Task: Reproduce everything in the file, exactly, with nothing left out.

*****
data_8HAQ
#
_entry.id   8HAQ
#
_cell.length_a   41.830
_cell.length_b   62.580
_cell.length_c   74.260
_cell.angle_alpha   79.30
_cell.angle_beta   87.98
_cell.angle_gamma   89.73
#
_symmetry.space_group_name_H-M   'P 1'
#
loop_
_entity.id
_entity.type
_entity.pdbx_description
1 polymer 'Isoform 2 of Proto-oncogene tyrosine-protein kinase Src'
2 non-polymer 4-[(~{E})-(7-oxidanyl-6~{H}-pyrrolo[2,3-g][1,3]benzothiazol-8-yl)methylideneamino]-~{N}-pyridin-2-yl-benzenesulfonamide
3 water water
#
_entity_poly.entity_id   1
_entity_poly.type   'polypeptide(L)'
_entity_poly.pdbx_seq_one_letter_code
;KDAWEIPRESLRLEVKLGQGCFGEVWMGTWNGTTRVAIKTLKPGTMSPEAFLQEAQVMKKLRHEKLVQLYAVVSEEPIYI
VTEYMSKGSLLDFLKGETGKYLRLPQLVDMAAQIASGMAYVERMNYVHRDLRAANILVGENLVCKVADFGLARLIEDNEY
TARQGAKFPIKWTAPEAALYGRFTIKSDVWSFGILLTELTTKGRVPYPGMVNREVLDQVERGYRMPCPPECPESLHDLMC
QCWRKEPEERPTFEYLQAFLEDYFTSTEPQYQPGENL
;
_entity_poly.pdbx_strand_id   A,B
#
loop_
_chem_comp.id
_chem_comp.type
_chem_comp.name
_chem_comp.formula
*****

data_8HAQ
#
_entry.id   8HAQ
#
_cell.length_a   41.830
_cell.length_b   62.580
_cell.length_c   74.260
_cell.angle_alpha   79.30
_cell.angle_beta   87.98
_cell.angle_gamma   89.73
#
_symmetry.space_group_name_H-M   'P 1'
#
loop_
_entity.id
_entity.type
_entity.pdbx_description
1 polymer 'Isoform 2 of Proto-oncogene tyrosine-protein kinase Src'
2 non-polymer 4-[(~{E})-(7-oxidanyl-6~{H}-pyrrolo[2,3-g][1,3]benzothiazol-8-yl)methylideneamino]-~{N}-pyridin-2-yl-benzenesulfonamide
3 water water
#
_entity_poly.entity_id   1
_entity_poly.type   'polypeptide(L)'
_entity_poly.pdbx_seq_one_letter_code
;KDAWEIPRESLRLEVKLGQGCFGEVWMGTWNGTTRVAIKTLKPGTMSPEAFLQEAQVMKKLRHEKLVQLYAVVSEEPIYI
VTEYMSKGSLLDFLKGETGKYLRLPQLVDMAAQIASGMAYVERMNYVHRDLRAANILVGENLVCKVADFGLARLIEDNEY
TARQGAKFPIKWTAPEAALYGRFTIKSDVWSFGILLTELTTKGRVPYPGMVNREVLDQVERGYRMPCPPECPESLHDLMC
QCWRKEPEERPTFEYLQAFLEDYFTSTEPQYQPGENL
;
_entity_poly.pdbx_strand_id   A,B
#
loop_
_chem_comp.id
_chem_comp.type
_chem_comp.name
_chem_comp.formula